From chatting on Twitter to sharing photos on Instagram, for many Americans social media platforms are an important part of daily life—an easy way to share life stories with friends, family and followers near and far. According to the Pew Research Center, seven out of 10 adults in the U.S. have Facebook accounts, and most of those who use the site visit it at least once a day. 

Unfortunately, all that online activity can leave behind a trail of evidence. If you are considering separation, you should know that your spouse’s attorney may be able to use social media posts against you during a divorce. That evidence could negatively impact property division decisions, custody arrangements or alimony settlements. 

  1. Avoid the temptation to vent online

Whether seeking emotional support or just looking to release pent-up frustration, during a divorce you may find it difficult to resist going online to share your angst. Unfortunately, posts you make may easily reach a wider audience than you realize—especially if you and your spouse share a wide social network online. A mutual friend or follower may pass on information that could be damaging in court.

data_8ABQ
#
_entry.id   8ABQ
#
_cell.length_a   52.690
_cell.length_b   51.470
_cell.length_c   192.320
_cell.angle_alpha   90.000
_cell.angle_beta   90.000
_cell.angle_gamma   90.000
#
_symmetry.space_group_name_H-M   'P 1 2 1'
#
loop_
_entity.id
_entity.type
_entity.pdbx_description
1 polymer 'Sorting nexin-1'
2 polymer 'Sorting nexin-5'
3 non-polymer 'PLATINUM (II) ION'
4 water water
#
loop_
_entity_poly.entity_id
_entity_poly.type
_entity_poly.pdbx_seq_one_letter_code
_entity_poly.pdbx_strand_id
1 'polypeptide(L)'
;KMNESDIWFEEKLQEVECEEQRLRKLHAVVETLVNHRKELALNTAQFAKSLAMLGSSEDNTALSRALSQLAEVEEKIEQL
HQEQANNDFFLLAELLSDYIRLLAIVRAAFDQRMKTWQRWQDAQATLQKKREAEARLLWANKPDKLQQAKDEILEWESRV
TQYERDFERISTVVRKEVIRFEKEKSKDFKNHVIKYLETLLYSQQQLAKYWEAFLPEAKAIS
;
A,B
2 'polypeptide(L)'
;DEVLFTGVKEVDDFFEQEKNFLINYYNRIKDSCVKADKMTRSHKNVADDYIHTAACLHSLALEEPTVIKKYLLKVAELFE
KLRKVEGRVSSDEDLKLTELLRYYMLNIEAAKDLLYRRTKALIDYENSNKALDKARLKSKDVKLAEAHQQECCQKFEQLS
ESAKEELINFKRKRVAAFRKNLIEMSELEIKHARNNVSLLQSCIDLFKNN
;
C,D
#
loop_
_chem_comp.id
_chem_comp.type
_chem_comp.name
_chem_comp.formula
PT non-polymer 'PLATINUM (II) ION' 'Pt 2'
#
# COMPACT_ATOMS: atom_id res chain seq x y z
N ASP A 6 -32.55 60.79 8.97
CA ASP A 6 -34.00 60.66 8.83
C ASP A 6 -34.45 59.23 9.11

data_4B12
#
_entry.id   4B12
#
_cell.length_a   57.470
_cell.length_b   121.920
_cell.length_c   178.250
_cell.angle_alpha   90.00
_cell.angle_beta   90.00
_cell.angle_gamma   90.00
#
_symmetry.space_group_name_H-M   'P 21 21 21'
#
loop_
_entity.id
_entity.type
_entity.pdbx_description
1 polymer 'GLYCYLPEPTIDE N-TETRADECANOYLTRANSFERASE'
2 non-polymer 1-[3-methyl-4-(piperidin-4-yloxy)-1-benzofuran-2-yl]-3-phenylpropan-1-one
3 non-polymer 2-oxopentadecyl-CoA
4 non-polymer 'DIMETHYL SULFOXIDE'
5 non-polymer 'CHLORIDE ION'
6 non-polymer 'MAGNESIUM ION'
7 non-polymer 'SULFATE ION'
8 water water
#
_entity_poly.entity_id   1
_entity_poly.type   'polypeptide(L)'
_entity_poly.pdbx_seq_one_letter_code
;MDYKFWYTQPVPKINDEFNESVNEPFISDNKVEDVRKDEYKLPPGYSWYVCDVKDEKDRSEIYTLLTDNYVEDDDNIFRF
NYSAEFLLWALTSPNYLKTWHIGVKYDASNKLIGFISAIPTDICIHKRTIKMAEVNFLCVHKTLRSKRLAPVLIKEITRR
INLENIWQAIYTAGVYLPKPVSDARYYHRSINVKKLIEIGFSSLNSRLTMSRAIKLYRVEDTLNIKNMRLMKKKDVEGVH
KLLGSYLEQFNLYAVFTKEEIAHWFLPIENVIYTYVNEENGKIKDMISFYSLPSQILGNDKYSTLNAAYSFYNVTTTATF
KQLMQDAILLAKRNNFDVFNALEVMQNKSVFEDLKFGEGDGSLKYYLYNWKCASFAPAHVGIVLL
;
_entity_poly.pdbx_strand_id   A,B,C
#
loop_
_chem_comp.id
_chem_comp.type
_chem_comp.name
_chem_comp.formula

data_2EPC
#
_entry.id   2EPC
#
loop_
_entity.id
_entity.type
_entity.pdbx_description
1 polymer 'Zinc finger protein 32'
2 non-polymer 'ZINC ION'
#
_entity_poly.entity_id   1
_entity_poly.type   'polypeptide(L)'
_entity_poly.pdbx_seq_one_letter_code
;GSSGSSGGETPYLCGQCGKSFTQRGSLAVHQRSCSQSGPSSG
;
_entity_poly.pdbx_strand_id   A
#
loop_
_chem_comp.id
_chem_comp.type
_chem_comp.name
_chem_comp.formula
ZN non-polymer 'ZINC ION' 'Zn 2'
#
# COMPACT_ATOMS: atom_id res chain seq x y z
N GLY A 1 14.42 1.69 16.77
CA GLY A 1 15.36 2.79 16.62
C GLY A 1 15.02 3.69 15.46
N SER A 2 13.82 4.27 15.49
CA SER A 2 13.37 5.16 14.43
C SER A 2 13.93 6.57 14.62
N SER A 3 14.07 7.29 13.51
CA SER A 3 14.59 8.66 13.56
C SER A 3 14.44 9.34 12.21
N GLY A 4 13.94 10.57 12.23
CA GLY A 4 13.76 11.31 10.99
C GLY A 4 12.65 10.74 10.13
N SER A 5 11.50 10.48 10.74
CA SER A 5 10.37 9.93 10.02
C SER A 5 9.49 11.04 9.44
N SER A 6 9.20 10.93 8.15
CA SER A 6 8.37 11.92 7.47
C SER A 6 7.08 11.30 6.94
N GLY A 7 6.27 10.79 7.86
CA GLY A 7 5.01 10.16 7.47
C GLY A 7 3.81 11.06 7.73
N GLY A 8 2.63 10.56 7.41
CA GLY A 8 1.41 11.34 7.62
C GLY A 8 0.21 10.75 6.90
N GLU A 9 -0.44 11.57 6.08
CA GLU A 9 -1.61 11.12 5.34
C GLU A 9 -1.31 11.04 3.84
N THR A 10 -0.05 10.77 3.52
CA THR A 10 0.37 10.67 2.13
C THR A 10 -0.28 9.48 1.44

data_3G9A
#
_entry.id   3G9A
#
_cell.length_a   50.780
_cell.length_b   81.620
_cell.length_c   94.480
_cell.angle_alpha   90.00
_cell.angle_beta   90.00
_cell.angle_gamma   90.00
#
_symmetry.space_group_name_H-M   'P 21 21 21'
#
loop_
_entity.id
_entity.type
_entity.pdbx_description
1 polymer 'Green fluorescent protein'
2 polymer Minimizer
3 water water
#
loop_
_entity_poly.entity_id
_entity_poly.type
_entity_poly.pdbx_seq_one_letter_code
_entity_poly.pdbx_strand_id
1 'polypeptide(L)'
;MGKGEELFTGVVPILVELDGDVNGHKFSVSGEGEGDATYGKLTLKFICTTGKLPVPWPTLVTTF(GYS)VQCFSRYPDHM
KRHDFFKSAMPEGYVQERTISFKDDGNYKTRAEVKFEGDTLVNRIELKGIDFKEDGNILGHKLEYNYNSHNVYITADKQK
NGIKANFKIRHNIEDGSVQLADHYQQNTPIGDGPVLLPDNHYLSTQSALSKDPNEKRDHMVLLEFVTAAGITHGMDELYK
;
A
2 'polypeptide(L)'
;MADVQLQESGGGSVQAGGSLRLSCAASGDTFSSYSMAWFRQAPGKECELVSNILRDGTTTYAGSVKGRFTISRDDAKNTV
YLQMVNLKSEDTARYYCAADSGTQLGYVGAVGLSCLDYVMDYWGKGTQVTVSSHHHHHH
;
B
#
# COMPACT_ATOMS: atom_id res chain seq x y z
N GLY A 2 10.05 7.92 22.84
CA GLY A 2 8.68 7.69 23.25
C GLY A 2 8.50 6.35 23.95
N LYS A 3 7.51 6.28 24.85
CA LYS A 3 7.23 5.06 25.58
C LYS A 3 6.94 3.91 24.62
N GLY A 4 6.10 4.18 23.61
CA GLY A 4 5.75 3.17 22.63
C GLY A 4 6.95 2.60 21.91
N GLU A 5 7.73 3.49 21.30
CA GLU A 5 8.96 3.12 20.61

1. Do not rely on privacy settings

While it is important to check privacy settings frequently on all social media apps you use, you should not assume that those settings will work flawlessly. In 2018, a Facebook bug that affected up to 14 million users changed the default setting for posts from private to public. You should also keep in mind that once you post something online, you may not be able to stop others from sharing it and making it public. 

  1. Be mindful about what you post

You should always assume that anything you post could come back to haunt you. Even something that seems innocent, like checking in to a bar or restaurant or talking about a big-ticket purchase, could undermine your testimony during divorce proceedings or paint a negative picture of your behavior.